A good part of my consulting work has to do with egg layer production. As my clients come from distinct parts of the world, I cannot but make a very striking observation when it comes to eggshell color. There are markets, such as in the U.S., where white eggs are virtually the only eggs available. In others, such as in my home country, brown eggs are everywhere. Although it is well established that white eggs cost less to produce and they have the exact same nutritive value, brown eggs continue to be produced, especially for the fresh egg market. Why is that?

Many reasons, but mainly because brown eggs are perceived as closer to "farm" eggs and they can be larger. Being inside the industry, and even having a Ph.D. on nutrition, I still prefer brown eggs. Why? I know they are no different than white eggs, but when it comes to an omelet I limit myself to only eight eggs, nowadays; so, I go for the largest possible eight eggs!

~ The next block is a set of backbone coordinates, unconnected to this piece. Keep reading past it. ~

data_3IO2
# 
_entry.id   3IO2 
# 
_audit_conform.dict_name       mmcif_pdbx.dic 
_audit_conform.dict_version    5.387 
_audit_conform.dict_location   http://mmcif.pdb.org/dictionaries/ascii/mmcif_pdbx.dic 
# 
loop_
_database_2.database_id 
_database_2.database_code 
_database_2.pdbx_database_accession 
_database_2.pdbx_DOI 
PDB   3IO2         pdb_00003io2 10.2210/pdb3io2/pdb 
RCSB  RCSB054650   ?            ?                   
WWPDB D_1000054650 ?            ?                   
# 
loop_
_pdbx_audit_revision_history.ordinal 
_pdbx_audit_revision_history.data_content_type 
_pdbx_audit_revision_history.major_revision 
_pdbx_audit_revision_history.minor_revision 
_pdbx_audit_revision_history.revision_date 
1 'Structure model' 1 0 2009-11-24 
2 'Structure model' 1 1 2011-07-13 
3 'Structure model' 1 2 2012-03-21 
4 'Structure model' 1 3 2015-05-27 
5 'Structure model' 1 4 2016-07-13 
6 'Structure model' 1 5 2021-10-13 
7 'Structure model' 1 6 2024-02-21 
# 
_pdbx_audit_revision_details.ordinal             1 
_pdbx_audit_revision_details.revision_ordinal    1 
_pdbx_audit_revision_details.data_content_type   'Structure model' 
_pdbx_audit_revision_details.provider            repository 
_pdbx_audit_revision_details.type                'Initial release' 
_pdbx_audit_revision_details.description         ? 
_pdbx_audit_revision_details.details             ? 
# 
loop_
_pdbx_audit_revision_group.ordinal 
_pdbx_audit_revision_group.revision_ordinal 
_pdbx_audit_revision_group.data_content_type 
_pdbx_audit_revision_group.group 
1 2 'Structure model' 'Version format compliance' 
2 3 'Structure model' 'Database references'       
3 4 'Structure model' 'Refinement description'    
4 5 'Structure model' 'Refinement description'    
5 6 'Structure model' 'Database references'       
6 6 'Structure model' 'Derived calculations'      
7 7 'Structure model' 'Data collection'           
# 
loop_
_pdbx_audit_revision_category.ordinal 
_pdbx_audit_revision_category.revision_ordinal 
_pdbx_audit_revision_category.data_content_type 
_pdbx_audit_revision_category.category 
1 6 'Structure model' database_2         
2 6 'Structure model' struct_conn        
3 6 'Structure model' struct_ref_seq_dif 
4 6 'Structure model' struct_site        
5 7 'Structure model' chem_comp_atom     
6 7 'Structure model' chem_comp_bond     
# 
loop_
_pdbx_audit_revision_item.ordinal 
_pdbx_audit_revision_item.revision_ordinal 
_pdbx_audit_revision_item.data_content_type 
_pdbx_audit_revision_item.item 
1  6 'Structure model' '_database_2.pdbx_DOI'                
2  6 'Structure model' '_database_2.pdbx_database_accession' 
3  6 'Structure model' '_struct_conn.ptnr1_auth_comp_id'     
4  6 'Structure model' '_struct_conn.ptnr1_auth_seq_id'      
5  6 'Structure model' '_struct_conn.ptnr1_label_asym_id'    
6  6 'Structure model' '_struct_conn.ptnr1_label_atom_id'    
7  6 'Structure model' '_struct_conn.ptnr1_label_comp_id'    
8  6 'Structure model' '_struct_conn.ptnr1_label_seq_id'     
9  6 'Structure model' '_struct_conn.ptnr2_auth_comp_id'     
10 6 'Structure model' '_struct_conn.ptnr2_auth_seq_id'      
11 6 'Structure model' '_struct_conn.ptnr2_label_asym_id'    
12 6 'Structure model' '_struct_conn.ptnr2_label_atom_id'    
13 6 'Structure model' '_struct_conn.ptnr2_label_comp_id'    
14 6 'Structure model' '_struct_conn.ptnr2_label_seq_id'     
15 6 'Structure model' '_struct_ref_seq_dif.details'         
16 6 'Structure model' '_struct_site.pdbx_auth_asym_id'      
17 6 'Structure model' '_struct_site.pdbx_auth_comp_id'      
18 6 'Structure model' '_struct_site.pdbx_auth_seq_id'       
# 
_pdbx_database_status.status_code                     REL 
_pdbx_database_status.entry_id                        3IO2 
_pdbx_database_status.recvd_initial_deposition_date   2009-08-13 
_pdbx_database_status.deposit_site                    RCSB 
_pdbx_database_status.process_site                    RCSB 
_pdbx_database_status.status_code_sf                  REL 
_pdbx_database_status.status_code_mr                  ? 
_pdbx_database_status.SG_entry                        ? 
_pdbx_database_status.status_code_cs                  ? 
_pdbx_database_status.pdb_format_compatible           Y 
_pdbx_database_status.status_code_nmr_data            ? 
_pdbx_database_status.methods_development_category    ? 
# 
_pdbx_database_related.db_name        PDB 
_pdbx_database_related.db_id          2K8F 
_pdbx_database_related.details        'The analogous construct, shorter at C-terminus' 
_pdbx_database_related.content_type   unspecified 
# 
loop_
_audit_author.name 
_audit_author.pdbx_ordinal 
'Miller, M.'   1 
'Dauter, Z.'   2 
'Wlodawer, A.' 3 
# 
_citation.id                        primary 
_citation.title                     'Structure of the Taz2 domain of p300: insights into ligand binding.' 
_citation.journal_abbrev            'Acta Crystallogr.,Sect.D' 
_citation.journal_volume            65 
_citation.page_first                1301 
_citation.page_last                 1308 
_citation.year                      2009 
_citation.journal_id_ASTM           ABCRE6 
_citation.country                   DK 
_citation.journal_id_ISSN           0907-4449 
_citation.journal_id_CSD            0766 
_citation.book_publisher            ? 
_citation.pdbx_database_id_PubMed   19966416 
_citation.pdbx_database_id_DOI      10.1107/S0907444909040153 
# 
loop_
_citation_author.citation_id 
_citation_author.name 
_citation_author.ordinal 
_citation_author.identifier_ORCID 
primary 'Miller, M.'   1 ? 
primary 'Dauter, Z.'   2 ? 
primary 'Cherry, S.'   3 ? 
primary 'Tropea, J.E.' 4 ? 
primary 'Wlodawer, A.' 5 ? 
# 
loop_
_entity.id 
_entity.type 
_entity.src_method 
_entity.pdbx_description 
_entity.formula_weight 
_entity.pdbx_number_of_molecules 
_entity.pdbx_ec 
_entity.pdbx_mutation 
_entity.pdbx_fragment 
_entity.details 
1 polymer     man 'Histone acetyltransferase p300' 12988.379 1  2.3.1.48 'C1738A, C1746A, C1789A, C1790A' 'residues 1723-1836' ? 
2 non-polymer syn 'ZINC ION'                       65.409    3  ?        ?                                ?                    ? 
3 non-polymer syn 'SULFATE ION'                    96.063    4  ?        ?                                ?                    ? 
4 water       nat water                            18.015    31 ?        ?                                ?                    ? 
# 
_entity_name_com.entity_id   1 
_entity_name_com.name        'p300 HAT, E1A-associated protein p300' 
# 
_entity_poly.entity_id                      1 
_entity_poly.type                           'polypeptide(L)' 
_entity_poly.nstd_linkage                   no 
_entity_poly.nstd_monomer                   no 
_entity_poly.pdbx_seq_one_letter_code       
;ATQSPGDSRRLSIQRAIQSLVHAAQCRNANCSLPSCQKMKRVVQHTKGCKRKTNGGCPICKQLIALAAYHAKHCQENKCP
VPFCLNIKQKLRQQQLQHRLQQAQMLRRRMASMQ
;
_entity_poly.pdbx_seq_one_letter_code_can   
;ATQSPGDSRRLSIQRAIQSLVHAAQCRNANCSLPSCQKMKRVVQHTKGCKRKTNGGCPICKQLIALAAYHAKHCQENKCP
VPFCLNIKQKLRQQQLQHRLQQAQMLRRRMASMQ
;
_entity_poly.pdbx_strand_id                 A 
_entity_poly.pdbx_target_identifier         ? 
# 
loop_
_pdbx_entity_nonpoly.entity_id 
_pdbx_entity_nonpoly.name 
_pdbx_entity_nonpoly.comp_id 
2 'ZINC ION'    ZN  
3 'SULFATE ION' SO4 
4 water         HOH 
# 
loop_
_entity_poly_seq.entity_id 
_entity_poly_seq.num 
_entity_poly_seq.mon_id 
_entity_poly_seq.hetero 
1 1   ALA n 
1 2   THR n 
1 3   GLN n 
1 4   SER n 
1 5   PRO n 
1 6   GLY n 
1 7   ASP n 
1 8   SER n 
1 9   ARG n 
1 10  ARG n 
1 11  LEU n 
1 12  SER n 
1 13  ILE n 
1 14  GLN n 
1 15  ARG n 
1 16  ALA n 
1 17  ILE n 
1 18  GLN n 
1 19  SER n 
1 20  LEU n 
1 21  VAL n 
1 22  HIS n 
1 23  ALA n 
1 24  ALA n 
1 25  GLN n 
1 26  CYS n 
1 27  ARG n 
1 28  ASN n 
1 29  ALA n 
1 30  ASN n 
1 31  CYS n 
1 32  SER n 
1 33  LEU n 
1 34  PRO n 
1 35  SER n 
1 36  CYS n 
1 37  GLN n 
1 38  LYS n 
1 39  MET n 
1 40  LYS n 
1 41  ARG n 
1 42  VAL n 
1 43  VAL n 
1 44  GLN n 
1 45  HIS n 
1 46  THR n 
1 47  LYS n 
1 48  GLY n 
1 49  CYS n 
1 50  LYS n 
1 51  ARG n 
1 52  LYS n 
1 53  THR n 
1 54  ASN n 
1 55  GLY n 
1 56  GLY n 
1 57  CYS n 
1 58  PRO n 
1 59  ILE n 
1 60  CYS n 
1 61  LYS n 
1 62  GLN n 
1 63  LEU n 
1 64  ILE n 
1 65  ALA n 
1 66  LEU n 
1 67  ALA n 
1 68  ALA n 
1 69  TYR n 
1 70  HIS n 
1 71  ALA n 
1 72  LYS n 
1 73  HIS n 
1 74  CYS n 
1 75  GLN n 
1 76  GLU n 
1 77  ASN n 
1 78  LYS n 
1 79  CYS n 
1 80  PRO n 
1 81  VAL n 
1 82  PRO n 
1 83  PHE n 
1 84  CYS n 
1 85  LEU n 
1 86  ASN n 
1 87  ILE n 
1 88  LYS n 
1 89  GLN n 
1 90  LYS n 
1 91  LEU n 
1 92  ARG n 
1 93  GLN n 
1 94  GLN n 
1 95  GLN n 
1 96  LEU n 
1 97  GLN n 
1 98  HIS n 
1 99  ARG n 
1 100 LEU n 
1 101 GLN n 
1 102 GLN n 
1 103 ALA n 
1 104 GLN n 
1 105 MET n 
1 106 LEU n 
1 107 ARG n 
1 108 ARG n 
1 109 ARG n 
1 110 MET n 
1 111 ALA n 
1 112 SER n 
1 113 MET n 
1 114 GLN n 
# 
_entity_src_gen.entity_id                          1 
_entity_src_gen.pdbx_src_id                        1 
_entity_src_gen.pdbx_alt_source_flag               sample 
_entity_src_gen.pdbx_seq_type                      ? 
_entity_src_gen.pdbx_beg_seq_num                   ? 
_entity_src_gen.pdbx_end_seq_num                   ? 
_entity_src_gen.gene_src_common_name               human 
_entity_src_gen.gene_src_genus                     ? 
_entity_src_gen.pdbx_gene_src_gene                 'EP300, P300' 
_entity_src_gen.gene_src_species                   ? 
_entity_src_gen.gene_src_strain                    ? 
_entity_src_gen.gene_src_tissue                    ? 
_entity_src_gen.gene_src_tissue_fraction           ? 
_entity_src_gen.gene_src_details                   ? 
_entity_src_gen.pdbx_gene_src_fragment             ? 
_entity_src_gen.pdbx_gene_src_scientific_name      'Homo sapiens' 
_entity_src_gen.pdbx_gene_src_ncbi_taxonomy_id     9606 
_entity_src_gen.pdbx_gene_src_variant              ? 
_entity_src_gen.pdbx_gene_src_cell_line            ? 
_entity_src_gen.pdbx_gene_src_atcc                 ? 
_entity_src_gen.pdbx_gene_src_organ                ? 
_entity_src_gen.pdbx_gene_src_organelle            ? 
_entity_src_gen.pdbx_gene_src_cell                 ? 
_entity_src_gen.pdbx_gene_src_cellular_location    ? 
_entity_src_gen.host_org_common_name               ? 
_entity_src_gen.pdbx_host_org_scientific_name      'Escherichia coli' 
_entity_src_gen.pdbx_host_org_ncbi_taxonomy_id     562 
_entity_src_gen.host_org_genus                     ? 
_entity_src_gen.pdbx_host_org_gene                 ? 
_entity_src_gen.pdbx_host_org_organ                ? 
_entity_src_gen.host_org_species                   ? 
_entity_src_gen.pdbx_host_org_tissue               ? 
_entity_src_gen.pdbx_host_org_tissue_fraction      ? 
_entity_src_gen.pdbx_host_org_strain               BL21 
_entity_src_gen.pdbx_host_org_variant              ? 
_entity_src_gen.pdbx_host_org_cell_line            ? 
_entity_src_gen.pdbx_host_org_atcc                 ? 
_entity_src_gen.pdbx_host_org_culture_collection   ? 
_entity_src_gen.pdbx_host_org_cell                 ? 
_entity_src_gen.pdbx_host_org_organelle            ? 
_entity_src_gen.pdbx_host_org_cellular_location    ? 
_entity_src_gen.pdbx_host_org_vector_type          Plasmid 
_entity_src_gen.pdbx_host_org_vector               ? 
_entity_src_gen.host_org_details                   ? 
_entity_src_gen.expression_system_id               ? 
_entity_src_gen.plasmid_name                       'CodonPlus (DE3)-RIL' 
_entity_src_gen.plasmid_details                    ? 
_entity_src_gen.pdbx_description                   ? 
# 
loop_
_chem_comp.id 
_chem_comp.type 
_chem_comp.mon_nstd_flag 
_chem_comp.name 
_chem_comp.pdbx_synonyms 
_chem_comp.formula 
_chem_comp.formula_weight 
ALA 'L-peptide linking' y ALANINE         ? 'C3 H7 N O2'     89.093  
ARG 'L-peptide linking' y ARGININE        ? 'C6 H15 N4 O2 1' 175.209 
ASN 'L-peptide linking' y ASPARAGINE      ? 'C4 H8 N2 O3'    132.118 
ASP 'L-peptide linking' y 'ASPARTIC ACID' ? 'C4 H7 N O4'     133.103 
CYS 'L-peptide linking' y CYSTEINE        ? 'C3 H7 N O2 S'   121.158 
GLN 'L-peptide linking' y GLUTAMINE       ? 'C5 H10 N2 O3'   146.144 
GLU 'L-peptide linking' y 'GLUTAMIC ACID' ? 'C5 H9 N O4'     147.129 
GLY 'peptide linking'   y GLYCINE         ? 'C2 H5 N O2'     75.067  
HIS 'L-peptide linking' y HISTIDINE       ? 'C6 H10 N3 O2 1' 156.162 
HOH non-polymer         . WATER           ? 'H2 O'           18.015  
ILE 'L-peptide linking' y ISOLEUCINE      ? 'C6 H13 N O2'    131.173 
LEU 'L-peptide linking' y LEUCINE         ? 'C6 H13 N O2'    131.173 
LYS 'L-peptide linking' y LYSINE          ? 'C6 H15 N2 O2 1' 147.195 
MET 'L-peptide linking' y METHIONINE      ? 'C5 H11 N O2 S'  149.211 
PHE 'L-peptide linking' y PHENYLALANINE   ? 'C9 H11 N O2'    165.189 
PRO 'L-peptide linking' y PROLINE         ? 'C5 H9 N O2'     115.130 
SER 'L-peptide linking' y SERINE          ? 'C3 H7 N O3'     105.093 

More seriously, though, there is a real problem when a producer of eggs switches from white to brown layer genetics. This is the case for some customers of mine who went from cages to cage-free egg production when cages were banned in the EU. As some brown genetics are considered more robust than many white layers, the brown ones were chosen as a safer bet while the transition was made. In addition, in some countries, cage-free production has been associated with open-range production, and for that consumers expected brown eggs, hence another reason for the switch.

As a nutritionist, my role has been to re-educate my customers to handle a different bird, which required more feed and a different calcium management system as larger eggs do not cause the hen to produce more eggshell; she just spreads available material thinner. Bottom line, brown egg layers have advantages but also they require different feeding management.